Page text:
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J Chromatogr Sci. 2016 April; 54(4): 664–669.
Published online 2016 February 9. doi:  10.1093/chromsci/bmw007
PMCID: PMC4885409

Determination of Five Major 8-Prenylflavones in Leaves of Epimedium by Solid-Phase Extraction Coupled with Capillary Electrophoresis


A simple, accurate and reproducible method which is based on the capillary electrophoresis, coupled with solid-phase extraction, has been developed for simultaneous determination of multiple 8-prenylflavones from Chinese Herba Epimedii. In this study, the author has mainly illustrated the experimental process and research results of five major components including epimedin C, icariin, diphylloside A, epimedoside A and icarisoside A that have been extracted and identified from Herba Epimedii for the first time. Experimental conditions have been optimized to achieve the best separation efficiency for the following factors: the buffer pH, buffer concentration and applied voltage. The experiment can be conducted through two separable stages: the first stage is to obtain the crude extracts through the solid-phase extraction; and the second stage is to further separate five major components by using the capillary electrophoresis. The separation of the five components and the analysis of the experiment are relatively fast and can be completed within 20 min. The concentration ranges of the construction of standard curves of five major 8-prenylflavones are 32.0–395.0, 23.4–292.0, 42.1–526.0, 18.8–233.5 and 29.7–371.0 µg mL−1 respectively, which have showed acceptable linearity with a correlation coefficient, r ≥ 0.999. The coefficient varies within 2.0% for both intra- and inter-days tests. The recoveries of five components range from 92.3 to 104.1%. The relative standard deviations of recoveries of five components range from 1.2 and 2.8%. This new method will facilitate the extraction and expedite the determination of medical components from Herba Epimedii.


Herba Epimedii (family Berberidaceae, Yin-Yang-Huo), used for medical practice in China over 2000 years, is capable of enhancing the kidney functions, which is expressed in traditional Chinese medicine theory as strengthening the Yang of human body (1, 2). More recent research studies suggested that flavonoids, as the major active components of Herba Epimedii, have shown multiple beneficial therapeutic effects in vitro, such as the anti-inflammatory effects on the mouse' ear edema and the protection of human umbilical vein endothelial cells against H2O2 damage (39). Among over 15 flavonoids identified from Herba Epimedii and other related species (1013), diphylloside A, icariin, epimedin C, epimedoside A and icarisoside A have been identified as the main flavonoids (14). One challenge in the processing and preservation of Herba Epimedii is the poor stability of flavonoids, presumably due to their 8-isopentenyl structure (Figure 1). A reliable method is in great demand for the rapid, facile and sensitive identification and quantification of flavonoids, particularly for the development of Herba Epimedii-related medicines. Previous reports of the identification of flavonoids from Herba Epimedii focused on the methods based on HPLC (1518). Unlike HPLC, the methods based on high performance capillary electrophoresis (HPCE) require less sample volume and low maintenance of the electrophoresis column and produce much lesssolvent waste (1922). Although HPCE has been reported for the determination of icariin, epimedin A, epimedin B and epimedin C (20, 21), simultaneous analysis of the multiple prenylflavones (epimedin C, icariin, diphylloside A, epimedoside A and icarisoside A) has not been documented. In this article, we propose a HPCE method for simultaneous determination of five major 8-isopentenyl-flavones in the leaves of ten varieties of Herba Epimedii.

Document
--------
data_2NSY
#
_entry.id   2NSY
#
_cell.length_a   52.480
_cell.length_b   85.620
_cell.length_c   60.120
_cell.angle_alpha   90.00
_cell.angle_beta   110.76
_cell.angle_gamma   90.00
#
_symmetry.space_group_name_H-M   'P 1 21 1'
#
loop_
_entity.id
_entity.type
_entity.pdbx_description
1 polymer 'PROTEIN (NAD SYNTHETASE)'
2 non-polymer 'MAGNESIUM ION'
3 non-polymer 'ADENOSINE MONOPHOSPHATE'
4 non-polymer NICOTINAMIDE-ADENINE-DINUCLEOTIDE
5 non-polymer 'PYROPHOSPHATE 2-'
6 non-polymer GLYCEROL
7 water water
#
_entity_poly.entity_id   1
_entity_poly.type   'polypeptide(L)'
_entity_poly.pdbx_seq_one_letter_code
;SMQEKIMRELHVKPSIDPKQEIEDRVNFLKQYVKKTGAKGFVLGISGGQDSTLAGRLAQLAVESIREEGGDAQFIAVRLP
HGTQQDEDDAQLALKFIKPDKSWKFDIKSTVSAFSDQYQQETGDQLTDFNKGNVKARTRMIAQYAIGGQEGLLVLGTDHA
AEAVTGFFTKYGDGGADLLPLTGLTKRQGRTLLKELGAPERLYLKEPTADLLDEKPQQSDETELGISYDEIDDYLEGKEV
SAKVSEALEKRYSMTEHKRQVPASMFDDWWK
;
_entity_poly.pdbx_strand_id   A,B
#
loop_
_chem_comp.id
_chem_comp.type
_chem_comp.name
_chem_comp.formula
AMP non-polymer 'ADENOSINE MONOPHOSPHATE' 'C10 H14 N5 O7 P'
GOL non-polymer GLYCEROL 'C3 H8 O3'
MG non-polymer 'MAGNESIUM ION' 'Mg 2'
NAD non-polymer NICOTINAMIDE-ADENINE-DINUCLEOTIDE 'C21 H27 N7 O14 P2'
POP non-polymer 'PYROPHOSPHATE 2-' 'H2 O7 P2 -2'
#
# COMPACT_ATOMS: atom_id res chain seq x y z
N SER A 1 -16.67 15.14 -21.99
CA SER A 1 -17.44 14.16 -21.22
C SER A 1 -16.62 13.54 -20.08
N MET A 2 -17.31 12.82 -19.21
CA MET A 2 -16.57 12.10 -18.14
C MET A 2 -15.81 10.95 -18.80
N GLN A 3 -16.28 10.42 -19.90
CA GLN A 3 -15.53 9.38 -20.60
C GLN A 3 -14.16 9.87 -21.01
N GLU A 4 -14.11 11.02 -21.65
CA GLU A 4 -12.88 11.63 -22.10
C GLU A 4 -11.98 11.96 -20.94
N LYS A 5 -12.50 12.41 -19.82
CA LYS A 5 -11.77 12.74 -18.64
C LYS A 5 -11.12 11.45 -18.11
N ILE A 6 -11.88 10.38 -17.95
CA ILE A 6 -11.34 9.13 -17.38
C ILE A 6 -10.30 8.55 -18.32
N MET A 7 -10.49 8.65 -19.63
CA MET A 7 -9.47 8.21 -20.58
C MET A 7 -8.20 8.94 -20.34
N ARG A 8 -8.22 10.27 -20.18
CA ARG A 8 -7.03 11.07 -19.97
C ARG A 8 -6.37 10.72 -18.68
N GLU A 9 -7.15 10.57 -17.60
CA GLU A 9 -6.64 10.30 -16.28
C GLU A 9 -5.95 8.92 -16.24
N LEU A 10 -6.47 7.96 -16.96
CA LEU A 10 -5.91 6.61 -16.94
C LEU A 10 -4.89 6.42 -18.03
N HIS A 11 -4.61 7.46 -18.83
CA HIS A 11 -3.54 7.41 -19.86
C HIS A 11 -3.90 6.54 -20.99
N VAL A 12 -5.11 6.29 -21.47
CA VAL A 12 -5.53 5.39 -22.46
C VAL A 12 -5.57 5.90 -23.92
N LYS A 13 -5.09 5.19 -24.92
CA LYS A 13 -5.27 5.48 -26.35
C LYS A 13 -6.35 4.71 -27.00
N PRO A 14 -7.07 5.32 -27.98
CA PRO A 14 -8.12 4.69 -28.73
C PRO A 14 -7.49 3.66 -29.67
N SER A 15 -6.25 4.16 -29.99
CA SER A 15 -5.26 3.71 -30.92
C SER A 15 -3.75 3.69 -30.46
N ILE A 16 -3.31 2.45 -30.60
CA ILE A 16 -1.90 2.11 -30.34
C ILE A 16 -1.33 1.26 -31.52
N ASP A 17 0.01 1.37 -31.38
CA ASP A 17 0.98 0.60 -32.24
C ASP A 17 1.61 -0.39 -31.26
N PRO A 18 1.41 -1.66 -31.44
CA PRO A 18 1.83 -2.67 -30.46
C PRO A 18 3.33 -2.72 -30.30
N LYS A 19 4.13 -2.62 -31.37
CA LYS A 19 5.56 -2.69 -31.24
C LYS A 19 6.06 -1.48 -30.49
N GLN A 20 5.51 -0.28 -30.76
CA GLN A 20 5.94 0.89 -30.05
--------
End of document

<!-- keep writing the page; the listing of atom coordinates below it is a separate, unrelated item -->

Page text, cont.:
Figure 1.
Structures (peak number) of the five flavonoids: 1: epimedin C, 2: icariin, 3: diphylloside A, 4: epimedoside A and 5: icarisoside A.

It is difficult to accurately control and rapidly determine the extraction with capillary electrophoresis (CE). Usually, pretreatment is often necessary for herbs extraction. Liquid–liquid extraction, high-speed counter-current and solid-phase extraction are common pretreatment methods. Because solid-phase extraction has the characteristics of high selectivity, high automation and less organic solvent consumption and it is much more simple and efficient than other methods, it is very often used as a sample pretreatment method. In order to effectively eliminate the impurities interference of the samples on the CE and achieve a higher purity of crude extracts, we used solid-phase ultrasonic extraction to enrich the chemical components of flavonoids as a sample pretreatment for further HPCE analysis.

Experimental section

Materials and reagents

Purified flavonids used as standard chemicals

Five flavonoids (epimedin C, icariin, diphylloside A, epimedoside A and icarisoside A) which are isolated from the roots of Epimedium wushanense T. S. Ying were used as standards in this work. The structure and purity (>98%) of these five flavonoids were characterized using UV-Vis, 1H and 13C NMR, MS and HPLC.

Acquisition of Herba Epimedii and sample preparation

Ten batches of Herba Epimedii leaves were purchased from six cities of China between October 2008 and November 2009. Epimedium wushanense T. S. Ying. was collected from Zhenping county, Ankang city, Shannxi province. The fresh leaves were crushed and dried at 60°C immediately after acquisition. A Lichrolut® RP-18 solid-phase extraction column SPE (Merck, made in Germany) was used for the sample preparation.